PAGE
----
Australasian Journal of Philosophy 88 (4):595-617 (2010)

Abstract
Derk Pereboom's Four-Case Argument is among the most famous and resilient manipulation arguments against compatibilism. I contend that its resilience is not a function of the argument's soundness but, rather, the ill-gotten gain from an ambiguity in the description of the causal relations found in the argument's foundational case. I expose this crucial ambiguity and suggest that a dilemma faces anyone hoping to resolve it. After a thorough search for an interpretation which avoids both horns of this dilemma, I conclude that none is available. Rather, every metaphysically coherent interpretation invites either a hard- or soft-line reply to Pereboom's argument. I then consider a recharacterization of the dilemma which seems to clear the way for the defence of a revised Four-Case Argument. I address this rejoinder by identifying a still more fundamental problem shared by all viable interpretations of the manipulation cases, showing that each involves a type of manipulation which undermines the victim's agency. Because this diagnosis supports a soft-line reply to every viable interpretation of the argument and can be endorsed by any compatibilist, I consider it the final piece of the Soft-line Solution to the Four-Case Argument. Finally, I suggest a new taxonomy of manipulation arguments, arguing that none that employs the suppressive variety of manipulation found in Pereboom's argument offers a threat to compatibilism. (For direct download option, search Kristin M. Mickelson, Soft-line Solution)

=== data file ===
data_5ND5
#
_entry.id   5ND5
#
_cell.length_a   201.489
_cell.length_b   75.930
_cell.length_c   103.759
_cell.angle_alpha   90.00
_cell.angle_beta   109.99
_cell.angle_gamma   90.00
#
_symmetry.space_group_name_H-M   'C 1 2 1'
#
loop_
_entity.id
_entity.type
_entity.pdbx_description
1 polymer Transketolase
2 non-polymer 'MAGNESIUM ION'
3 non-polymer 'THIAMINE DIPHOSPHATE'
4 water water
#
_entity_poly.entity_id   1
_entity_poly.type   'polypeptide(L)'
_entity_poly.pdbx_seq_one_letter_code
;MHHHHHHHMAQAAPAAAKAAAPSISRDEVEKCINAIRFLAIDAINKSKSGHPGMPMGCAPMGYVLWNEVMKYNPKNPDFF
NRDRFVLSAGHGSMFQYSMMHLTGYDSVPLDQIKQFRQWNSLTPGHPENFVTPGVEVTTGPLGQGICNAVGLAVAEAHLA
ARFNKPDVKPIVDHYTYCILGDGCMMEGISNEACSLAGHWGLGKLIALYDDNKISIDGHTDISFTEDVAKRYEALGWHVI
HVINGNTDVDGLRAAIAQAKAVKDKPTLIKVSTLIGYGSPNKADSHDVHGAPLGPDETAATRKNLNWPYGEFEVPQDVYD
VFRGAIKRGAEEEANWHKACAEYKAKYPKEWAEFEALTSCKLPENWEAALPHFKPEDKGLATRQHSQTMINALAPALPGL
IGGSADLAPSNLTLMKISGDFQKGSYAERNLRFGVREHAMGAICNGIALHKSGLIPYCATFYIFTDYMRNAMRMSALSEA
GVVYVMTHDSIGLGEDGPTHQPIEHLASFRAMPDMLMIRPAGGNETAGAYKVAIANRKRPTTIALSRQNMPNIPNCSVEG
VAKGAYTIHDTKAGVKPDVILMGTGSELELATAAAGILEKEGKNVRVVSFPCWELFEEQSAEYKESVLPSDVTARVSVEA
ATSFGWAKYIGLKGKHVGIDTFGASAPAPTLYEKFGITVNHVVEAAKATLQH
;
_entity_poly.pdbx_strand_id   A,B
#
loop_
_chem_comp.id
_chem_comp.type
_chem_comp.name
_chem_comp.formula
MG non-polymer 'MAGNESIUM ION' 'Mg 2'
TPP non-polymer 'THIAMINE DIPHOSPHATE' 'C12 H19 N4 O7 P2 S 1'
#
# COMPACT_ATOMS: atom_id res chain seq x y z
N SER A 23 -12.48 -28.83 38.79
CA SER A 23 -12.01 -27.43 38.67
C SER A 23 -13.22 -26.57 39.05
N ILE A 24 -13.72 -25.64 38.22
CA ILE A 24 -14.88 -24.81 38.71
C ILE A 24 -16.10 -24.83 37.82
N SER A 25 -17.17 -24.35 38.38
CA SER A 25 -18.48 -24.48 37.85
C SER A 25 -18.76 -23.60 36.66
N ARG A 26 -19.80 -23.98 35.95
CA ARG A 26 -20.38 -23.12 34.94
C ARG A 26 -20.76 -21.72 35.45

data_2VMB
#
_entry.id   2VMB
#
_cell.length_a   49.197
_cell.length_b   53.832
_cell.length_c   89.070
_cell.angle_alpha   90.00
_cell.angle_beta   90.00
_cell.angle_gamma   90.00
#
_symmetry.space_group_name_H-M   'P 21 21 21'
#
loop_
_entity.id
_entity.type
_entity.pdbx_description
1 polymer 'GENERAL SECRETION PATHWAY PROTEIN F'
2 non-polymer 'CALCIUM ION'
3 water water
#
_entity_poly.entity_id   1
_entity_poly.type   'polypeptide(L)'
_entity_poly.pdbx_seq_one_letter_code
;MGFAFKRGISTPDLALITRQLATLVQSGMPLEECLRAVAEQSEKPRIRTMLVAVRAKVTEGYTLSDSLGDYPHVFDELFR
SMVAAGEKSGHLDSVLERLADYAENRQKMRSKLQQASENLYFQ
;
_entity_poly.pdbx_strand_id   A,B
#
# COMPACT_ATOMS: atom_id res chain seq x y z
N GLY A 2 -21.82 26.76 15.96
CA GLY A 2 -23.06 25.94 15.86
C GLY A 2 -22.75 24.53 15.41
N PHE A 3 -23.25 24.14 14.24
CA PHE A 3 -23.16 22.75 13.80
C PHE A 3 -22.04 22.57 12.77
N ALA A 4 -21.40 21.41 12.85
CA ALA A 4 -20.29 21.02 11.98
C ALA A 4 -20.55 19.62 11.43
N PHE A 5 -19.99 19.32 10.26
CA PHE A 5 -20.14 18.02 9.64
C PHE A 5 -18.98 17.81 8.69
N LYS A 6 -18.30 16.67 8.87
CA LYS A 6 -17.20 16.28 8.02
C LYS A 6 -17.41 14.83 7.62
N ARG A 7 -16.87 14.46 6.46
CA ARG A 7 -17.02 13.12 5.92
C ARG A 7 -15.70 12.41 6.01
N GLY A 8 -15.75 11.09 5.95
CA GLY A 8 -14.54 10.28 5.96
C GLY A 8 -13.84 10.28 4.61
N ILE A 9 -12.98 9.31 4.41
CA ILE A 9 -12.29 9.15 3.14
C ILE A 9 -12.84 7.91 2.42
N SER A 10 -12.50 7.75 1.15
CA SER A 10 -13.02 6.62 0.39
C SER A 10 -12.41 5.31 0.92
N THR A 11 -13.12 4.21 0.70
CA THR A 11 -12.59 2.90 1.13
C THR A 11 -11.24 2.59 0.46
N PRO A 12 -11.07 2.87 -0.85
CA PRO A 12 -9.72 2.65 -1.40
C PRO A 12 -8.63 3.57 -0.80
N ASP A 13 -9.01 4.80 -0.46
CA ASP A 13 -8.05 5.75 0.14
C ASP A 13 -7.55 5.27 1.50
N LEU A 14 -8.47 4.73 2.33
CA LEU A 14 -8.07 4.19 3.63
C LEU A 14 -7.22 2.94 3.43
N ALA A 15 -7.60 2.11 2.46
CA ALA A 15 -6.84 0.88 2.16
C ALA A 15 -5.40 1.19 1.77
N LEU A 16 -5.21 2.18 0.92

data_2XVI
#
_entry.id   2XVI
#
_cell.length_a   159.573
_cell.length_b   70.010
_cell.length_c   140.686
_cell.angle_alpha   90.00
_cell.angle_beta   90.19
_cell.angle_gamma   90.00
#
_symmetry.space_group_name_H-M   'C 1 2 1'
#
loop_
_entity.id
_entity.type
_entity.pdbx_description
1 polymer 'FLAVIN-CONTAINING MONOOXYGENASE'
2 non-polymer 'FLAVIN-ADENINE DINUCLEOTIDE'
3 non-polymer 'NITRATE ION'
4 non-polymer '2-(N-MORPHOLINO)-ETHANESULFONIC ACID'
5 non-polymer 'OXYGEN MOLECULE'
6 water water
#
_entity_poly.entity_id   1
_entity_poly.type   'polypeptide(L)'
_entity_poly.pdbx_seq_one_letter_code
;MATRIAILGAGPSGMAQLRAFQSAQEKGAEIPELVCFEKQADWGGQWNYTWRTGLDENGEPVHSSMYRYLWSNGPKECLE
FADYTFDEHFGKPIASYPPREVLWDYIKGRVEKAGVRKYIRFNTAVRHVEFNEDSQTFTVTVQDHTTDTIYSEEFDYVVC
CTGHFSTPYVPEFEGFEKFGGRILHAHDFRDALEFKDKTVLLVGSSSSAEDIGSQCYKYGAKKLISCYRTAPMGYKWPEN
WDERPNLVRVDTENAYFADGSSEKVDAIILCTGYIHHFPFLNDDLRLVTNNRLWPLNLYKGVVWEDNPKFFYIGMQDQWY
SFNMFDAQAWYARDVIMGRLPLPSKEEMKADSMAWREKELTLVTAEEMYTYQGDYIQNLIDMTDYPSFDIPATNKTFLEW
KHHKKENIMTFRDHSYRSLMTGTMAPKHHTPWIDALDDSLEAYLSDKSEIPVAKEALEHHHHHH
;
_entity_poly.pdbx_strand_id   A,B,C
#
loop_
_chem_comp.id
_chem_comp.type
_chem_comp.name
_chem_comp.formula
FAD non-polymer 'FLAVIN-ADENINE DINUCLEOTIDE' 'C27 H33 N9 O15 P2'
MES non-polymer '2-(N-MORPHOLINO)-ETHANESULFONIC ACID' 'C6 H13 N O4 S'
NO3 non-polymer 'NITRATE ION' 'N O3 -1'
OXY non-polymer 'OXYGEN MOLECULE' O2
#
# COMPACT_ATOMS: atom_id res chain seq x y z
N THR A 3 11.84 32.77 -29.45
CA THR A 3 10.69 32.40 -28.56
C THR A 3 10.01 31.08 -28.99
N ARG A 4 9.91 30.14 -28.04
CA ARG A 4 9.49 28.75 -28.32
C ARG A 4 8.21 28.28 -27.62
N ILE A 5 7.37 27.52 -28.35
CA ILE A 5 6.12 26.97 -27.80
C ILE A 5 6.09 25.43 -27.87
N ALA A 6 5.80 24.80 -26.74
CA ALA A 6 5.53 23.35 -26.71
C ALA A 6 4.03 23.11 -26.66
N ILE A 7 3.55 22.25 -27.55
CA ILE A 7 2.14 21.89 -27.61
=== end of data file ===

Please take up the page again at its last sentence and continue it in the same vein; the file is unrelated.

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DOI 10.1080/00048400903382691
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References found in this work BETA

Alternate Possibilities and Moral Responsibility.Harry Frankfurt - 1969 - Journal of Philosophy 66 (23):829.
Physicalism, or Something Near Enough.Jaegwon Kim - 2005 - Princeton University Press.
Free Will and Luck.Alfred R. Mele - 2006 - Oxford University Press.

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Citations of this work BETA

Free Will, Self‐Creation, and the Paradox of Moral Luck.Kristin M. Mickelson - 2019 - Midwest Studies in Philosophy 43 (1):224-256.

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